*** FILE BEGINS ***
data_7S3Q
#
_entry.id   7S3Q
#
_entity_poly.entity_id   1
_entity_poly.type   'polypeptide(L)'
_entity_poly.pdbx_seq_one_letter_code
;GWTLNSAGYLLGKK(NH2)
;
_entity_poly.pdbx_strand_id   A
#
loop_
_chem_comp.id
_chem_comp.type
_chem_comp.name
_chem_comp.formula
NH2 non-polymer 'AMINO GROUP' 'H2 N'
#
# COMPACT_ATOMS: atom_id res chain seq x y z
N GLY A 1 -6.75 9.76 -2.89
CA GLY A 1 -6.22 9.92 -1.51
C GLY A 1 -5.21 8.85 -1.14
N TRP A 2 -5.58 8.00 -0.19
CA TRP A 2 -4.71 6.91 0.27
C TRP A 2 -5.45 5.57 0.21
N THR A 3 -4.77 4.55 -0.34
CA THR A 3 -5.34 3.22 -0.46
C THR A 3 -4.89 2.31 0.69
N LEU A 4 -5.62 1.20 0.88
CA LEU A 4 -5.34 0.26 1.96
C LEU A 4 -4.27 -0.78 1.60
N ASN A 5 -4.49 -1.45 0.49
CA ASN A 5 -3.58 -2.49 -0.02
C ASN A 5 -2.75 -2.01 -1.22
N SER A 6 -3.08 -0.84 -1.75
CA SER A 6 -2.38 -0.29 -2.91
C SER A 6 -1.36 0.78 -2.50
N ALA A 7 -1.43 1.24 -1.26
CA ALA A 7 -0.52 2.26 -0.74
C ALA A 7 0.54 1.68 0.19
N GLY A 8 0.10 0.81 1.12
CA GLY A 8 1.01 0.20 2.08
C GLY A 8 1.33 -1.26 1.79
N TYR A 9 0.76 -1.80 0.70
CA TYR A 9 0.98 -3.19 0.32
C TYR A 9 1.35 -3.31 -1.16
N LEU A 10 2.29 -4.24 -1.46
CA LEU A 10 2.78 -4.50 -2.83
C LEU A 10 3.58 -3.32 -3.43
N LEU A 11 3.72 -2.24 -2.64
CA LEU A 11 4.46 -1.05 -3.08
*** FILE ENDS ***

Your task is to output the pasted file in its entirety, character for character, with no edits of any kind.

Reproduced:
data_7S3Q
#
_entry.id   7S3Q
#
_entity_poly.entity_id   1
_entity_poly.type   'polypeptide(L)'
_entity_poly.pdbx_seq_one_letter_code
;GWTLNSAGYLLGKK(NH2)
;
_entity_poly.pdbx_strand_id   A
#
loop_
_chem_comp.id
_chem_comp.type
_chem_comp.name
_chem_comp.formula
NH2 non-polymer 'AMINO GROUP' 'H2 N'
#
# COMPACT_ATOMS: atom_id res chain seq x y z
N GLY A 1 -6.75 9.76 -2.89
CA GLY A 1 -6.22 9.92 -1.51
C GLY A 1 -5.21 8.85 -1.14
N TRP A 2 -5.58 8.00 -0.19
CA TRP A 2 -4.71 6.91 0.27
C TRP A 2 -5.45 5.57 0.21
N THR A 3 -4.77 4.55 -0.34
CA THR A 3 -5.34 3.22 -0.46
C THR A 3 -4.89 2.31 0.69
N LEU A 4 -5.62 1.20 0.88
CA LEU A 4 -5.34 0.26 1.96
C LEU A 4 -4.27 -0.78 1.60
N ASN A 5 -4.49 -1.45 0.49
CA ASN A 5 -3.58 -2.49 -0.02
C ASN A 5 -2.75 -2.01 -1.22
N SER A 6 -3.08 -0.84 -1.75
CA SER A 6 -2.38 -0.29 -2.91
C SER A 6 -1.36 0.78 -2.50
N ALA A 7 -1.43 1.24 -1.26
CA ALA A 7 -0.52 2.26 -0.74
C ALA A 7 0.54 1.68 0.19
N GLY A 8 0.10 0.81 1.12
CA GLY A 8 1.01 0.20 2.08
C GLY A 8 1.33 -1.26 1.79
N TYR A 9 0.76 -1.80 0.70
CA TYR A 9 0.98 -3.19 0.32
C TYR A 9 1.35 -3.31 -1.16
N LEU A 10 2.29 -4.24 -1.46
CA LEU A 10 2.78 -4.50 -2.83
C LEU A 10 3.58 -3.32 -3.43
N LEU A 11 3.72 -2.24 -2.64
CA LEU A 11 4.46 -1.05 -3.08